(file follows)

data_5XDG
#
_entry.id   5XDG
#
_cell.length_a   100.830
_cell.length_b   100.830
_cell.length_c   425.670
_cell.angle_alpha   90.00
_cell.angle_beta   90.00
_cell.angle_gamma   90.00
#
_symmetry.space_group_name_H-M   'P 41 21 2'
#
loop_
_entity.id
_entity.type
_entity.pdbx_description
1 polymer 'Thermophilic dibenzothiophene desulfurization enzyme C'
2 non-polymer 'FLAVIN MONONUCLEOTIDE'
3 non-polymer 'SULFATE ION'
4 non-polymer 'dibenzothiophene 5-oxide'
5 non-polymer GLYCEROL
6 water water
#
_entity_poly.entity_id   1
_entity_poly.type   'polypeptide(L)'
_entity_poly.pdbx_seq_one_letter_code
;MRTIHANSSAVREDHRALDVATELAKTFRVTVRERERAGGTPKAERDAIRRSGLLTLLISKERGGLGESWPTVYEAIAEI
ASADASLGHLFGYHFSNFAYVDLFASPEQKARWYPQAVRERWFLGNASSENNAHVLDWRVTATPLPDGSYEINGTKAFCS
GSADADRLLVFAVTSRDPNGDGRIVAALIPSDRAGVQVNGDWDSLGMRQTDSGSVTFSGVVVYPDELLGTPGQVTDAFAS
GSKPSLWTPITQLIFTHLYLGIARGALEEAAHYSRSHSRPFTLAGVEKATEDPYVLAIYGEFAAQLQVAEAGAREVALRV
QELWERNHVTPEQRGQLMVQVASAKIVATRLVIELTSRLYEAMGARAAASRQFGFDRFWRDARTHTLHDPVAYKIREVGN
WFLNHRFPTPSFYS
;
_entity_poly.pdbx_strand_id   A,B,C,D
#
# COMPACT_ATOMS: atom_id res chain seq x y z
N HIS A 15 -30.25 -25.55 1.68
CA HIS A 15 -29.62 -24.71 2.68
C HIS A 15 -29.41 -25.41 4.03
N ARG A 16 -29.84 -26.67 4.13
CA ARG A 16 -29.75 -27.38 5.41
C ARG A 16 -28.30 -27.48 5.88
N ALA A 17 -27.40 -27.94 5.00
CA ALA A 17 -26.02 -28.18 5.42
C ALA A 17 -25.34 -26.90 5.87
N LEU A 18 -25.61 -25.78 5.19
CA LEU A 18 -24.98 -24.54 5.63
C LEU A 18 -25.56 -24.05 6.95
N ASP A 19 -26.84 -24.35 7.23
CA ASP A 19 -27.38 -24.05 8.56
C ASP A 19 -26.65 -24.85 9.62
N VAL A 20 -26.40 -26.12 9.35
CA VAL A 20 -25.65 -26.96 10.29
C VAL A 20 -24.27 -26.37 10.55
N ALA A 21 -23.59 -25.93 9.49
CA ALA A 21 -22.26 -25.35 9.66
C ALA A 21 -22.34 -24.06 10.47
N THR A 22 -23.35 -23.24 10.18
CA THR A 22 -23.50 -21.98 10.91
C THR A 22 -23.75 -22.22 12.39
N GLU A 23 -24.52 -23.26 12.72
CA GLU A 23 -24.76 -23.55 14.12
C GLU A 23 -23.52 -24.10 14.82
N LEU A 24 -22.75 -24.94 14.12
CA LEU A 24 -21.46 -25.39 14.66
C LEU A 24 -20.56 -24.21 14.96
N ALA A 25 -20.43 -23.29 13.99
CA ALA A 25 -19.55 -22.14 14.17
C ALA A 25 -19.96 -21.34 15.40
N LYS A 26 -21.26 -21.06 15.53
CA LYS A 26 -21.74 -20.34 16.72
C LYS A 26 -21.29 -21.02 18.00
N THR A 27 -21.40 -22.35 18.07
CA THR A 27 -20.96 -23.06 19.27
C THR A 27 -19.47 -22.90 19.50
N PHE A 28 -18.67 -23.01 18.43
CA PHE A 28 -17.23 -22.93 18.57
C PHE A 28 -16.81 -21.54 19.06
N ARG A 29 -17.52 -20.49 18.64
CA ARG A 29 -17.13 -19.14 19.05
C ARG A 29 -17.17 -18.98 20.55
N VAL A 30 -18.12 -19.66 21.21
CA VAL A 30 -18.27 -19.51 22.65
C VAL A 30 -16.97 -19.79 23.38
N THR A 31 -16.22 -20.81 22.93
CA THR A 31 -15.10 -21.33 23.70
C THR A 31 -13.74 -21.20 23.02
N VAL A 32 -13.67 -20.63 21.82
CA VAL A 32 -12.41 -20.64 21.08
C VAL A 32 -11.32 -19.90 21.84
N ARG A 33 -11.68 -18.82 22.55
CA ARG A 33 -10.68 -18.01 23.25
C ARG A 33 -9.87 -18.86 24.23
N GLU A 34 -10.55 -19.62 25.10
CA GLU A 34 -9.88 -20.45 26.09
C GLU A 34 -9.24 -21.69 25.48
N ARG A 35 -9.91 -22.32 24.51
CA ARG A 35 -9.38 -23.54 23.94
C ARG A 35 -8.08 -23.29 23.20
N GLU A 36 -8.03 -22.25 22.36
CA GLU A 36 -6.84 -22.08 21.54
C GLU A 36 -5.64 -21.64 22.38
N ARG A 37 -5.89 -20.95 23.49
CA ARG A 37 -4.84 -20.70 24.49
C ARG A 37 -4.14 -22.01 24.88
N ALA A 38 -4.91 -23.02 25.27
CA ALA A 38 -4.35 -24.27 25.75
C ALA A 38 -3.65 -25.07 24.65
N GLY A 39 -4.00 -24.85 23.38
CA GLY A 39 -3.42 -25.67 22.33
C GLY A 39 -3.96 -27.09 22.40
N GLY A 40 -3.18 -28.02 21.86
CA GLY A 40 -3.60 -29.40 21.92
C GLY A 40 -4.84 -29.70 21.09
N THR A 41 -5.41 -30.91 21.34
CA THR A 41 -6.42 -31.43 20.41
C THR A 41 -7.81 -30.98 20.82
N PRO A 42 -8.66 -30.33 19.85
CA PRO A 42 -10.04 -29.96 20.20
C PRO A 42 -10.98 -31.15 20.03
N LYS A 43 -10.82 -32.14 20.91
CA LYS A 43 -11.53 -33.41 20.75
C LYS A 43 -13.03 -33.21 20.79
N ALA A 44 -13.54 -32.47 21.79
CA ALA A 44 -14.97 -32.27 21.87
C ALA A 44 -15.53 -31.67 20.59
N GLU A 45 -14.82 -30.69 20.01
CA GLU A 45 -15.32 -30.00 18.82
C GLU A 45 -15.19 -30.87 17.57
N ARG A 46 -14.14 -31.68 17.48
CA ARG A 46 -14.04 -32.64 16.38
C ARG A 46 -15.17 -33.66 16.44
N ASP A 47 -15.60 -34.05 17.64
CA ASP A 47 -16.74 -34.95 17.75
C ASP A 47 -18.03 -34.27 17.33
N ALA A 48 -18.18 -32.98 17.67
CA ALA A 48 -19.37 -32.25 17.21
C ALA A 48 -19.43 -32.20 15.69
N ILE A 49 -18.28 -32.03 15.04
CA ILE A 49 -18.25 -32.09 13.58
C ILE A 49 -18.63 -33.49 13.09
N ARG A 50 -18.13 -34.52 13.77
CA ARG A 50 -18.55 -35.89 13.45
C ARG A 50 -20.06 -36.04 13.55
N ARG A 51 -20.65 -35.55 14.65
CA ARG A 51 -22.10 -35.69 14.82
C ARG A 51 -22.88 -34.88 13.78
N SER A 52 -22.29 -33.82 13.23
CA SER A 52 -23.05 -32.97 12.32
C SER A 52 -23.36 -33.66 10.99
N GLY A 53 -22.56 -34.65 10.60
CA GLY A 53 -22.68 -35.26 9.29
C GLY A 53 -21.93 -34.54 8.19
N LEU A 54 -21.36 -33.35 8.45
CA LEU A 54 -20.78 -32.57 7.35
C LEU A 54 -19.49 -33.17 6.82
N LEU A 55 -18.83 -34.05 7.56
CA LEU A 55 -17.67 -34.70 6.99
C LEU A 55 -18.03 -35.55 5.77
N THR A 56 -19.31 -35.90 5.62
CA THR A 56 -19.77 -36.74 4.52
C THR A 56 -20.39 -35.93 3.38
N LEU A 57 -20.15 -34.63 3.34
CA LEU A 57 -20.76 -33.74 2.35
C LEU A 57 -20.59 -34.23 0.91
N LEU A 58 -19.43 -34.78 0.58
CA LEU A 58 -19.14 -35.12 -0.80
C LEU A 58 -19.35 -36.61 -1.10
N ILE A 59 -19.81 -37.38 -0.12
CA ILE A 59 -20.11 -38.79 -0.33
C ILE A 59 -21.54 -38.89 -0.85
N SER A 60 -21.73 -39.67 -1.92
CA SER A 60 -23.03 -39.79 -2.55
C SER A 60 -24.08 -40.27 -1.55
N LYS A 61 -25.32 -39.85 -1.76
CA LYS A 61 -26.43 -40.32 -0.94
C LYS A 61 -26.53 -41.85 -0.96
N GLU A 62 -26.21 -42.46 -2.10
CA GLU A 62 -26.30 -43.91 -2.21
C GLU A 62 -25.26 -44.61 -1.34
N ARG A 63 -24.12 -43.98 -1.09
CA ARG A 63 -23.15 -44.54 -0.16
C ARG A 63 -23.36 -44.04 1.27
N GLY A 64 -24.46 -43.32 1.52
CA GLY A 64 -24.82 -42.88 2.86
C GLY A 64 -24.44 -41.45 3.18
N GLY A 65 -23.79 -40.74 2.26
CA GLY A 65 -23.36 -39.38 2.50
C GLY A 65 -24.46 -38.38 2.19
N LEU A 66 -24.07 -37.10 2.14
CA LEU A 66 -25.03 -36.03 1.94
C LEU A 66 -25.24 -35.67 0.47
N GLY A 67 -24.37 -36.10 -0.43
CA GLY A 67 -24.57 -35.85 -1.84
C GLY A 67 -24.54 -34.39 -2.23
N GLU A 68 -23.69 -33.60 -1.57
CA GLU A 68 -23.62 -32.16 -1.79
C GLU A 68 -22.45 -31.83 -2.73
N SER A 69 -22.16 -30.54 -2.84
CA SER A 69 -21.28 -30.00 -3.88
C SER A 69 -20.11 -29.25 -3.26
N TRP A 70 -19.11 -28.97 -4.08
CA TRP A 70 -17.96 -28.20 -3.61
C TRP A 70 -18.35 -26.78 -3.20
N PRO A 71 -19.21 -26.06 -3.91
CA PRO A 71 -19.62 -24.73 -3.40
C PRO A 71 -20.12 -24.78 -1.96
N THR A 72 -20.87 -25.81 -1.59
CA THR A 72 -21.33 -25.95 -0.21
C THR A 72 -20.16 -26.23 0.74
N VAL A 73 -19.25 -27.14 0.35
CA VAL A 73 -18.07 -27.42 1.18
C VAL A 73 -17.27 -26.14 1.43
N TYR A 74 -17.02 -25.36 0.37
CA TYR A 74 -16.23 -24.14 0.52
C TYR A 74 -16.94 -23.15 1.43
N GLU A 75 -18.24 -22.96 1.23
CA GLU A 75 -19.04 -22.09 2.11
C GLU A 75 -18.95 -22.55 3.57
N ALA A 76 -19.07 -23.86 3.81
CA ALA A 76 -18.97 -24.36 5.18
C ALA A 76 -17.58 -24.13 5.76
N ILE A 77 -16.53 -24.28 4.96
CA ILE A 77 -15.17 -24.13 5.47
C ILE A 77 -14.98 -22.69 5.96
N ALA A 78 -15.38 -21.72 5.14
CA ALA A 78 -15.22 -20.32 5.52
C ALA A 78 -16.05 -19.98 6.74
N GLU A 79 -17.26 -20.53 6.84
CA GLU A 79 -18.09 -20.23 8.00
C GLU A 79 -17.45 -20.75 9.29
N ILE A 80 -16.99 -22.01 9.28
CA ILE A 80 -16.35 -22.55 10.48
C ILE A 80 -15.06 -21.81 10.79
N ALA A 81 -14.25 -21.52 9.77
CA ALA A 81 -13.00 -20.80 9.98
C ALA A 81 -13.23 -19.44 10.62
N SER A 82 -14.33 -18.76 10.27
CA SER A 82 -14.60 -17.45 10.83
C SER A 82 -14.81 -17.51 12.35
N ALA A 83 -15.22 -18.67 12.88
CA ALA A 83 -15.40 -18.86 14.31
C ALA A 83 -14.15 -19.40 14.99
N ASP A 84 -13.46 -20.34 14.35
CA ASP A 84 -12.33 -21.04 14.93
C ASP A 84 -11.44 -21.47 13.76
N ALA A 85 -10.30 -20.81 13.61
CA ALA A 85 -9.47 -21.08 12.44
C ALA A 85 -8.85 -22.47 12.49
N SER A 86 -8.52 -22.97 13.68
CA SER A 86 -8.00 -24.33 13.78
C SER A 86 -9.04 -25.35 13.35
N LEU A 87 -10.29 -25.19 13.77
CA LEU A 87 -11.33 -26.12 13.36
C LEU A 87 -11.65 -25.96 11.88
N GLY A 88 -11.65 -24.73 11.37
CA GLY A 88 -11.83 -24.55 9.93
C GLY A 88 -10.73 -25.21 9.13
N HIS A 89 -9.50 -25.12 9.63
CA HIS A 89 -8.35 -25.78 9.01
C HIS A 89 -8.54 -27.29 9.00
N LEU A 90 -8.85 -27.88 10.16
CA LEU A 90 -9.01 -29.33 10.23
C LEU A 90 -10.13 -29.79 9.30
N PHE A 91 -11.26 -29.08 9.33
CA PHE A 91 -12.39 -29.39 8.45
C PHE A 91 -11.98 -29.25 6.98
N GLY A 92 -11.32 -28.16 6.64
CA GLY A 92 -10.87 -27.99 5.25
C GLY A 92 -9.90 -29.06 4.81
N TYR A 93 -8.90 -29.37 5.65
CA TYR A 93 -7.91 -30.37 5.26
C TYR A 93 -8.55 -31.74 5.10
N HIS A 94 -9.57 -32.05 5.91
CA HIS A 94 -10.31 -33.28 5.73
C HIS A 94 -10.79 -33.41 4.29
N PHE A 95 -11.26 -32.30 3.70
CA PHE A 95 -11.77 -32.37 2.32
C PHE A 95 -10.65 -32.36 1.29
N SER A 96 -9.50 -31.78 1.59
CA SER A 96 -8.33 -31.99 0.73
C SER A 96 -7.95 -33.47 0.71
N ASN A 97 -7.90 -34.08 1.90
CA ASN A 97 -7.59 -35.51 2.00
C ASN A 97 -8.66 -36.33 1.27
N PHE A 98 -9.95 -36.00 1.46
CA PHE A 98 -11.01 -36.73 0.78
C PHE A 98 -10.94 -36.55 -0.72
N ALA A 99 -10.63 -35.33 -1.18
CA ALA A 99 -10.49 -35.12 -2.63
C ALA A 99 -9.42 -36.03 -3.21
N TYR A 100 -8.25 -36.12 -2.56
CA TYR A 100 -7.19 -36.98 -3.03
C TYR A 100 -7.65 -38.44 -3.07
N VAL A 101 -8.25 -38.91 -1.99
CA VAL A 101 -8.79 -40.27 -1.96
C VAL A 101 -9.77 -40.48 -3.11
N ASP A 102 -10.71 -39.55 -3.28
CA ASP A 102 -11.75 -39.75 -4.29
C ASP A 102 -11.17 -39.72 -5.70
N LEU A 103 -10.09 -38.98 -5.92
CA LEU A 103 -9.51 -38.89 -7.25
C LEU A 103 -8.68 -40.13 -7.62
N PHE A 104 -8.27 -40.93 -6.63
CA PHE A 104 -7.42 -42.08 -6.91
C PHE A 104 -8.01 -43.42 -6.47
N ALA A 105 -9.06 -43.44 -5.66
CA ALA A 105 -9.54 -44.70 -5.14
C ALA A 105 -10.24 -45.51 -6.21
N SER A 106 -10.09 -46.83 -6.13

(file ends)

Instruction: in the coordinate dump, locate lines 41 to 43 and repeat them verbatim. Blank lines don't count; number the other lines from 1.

N ARG A 16 -29.84 -26.67 4.13
CA ARG A 16 -29.75 -27.38 5.41
C ARG A 16 -28.30 -27.48 5.88